Deductive content analysis method is used to accomplish the objective of analysing how the benefits of cosmetic surgery are framed in the discourses of Femina. Both the quantitative and qualitative methods are used to analyse the data. Our first endeavour was to understand the technique of sample selection and then to discuss the coding scheme with details of the operational definitions of indicators or the sub-frames of ‘medicalisation of beauty’.
Our sample was drawn from a total of 24 articles of the Femina magazine, covering the year 2008-2009 taken from the question and answer section of the magazine. This section covers the questions raised by individuals wanting to undergo cosmetic surgery and the answers given by qualified medical practitioners about the procedures involved in it. We selected to study the Femina because of its high circulation rate (149,946 readers according to ABC) and the importance given by the magazine to discussions on cosmetic surgery. Prior to selecting the magazine and coding the articles on cosmetic surgery, we had developed a description of cosmetic surgery which has served as the benchmark of our research.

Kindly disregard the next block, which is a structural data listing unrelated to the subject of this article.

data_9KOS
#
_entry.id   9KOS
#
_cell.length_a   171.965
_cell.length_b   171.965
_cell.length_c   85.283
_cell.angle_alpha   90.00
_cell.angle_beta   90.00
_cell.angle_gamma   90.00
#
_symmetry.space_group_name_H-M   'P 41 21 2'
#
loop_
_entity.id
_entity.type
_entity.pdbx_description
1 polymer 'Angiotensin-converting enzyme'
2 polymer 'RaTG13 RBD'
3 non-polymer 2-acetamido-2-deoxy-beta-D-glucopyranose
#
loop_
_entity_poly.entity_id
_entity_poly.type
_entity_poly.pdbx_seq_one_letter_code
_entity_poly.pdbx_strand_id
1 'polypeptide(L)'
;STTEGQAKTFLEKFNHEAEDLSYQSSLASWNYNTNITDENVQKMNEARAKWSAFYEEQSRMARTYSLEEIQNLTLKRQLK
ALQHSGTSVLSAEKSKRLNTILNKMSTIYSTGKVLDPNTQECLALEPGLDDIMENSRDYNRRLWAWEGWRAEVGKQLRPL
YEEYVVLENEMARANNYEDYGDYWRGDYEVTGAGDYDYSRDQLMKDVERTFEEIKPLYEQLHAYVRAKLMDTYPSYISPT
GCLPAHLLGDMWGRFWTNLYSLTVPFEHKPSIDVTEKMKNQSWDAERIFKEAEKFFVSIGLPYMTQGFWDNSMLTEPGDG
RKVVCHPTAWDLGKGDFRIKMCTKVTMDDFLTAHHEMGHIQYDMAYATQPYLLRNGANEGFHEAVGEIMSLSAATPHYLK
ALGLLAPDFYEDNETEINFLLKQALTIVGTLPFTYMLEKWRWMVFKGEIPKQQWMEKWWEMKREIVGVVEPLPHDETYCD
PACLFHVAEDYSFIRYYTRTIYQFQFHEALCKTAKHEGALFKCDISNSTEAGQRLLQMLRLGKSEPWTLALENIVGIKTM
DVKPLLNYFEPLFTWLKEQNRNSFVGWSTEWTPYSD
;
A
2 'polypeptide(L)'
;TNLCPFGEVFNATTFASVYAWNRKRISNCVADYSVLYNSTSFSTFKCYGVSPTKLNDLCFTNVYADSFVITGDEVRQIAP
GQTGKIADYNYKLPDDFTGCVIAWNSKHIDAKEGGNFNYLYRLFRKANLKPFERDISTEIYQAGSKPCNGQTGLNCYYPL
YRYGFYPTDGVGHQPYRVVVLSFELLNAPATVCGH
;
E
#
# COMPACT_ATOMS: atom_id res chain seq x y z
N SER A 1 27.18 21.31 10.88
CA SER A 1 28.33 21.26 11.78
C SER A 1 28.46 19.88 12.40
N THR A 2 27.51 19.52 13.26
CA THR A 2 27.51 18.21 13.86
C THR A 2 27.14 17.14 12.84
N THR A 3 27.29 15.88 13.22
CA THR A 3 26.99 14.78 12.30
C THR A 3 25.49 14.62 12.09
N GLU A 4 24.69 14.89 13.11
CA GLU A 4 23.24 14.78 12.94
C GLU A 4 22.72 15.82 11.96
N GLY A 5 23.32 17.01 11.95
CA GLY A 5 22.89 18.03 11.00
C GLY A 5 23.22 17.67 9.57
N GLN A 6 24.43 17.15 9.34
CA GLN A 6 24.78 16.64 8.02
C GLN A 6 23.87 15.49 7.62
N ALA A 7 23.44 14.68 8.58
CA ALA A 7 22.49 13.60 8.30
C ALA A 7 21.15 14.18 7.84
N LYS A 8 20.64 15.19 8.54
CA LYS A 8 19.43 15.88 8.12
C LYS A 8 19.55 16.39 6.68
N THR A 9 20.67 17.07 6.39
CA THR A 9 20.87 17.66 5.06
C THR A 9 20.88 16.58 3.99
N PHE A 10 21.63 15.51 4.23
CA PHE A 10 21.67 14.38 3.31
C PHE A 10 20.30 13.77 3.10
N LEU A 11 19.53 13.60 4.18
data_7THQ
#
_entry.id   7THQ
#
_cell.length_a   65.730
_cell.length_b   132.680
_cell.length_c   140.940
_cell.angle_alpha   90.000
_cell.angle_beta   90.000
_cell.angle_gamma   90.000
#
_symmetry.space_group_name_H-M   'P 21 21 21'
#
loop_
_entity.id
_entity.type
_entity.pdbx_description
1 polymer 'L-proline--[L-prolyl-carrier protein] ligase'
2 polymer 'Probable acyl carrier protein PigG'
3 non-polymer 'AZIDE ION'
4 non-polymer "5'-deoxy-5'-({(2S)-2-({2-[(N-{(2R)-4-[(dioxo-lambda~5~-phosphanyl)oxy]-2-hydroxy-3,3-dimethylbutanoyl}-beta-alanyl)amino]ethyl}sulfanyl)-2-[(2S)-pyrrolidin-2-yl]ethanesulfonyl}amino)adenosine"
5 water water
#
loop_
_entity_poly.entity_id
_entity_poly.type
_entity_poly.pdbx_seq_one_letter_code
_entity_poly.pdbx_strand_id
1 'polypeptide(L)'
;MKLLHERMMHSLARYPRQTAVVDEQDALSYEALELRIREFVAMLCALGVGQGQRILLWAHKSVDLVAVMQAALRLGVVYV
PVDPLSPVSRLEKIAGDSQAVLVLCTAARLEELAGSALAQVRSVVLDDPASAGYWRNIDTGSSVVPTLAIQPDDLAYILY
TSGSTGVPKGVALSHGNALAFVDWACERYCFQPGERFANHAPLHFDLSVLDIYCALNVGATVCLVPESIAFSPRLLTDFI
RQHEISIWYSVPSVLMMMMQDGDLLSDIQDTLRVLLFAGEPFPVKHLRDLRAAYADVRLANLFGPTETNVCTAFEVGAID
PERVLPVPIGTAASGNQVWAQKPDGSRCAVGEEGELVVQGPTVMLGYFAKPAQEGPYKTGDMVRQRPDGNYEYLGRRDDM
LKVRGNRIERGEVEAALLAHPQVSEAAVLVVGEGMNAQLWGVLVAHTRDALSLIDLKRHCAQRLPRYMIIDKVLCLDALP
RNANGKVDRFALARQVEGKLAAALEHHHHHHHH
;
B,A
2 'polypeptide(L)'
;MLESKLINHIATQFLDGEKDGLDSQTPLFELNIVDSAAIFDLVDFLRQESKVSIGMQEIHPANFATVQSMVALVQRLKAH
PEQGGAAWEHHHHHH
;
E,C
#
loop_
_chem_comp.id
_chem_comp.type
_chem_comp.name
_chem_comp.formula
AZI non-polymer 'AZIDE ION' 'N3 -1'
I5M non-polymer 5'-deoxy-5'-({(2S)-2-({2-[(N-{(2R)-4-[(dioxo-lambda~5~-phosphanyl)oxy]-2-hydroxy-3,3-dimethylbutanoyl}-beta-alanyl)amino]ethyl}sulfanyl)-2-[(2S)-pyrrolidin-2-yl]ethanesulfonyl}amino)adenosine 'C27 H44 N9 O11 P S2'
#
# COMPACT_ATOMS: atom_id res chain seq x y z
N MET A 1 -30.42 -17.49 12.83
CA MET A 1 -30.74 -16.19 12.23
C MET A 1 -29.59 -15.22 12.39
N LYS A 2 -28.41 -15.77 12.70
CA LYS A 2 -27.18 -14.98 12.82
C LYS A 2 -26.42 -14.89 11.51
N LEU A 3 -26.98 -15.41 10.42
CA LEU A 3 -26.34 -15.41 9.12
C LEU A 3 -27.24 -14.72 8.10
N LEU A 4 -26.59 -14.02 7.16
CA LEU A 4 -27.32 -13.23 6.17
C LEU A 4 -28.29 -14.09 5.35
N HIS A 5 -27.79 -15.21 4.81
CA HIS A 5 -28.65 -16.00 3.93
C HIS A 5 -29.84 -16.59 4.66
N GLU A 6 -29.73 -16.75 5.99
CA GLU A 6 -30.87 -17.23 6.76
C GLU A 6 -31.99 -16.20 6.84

The articles are coded with the “medicalisation of beauty” framework. This frame has been divided into eight indicators, which have been separately coded. These indicators were posited against all the questions and answers to understand whether any of the indicators were relevant for the same. The questions and answers were coded for presence or absence of indicators. If the indicators were present, the coding was given as yes, else no. Then the total number of yes was accounted for and a percentage was derived from the total number of ‘yes’ by the total number of questions asked in the one year issues of the magazine. After coding the eight indicators, we established the most dominant indicator used in the Femina magazine. Apart from that, the other three sub-frames of identity, agency and normalcy were also scrutinised through the content analysis to figure out whether there were presence or absence of any such sub-frames in this section. The results below answer the research questions and also give useful insight about the dominant frame and the sub-frames.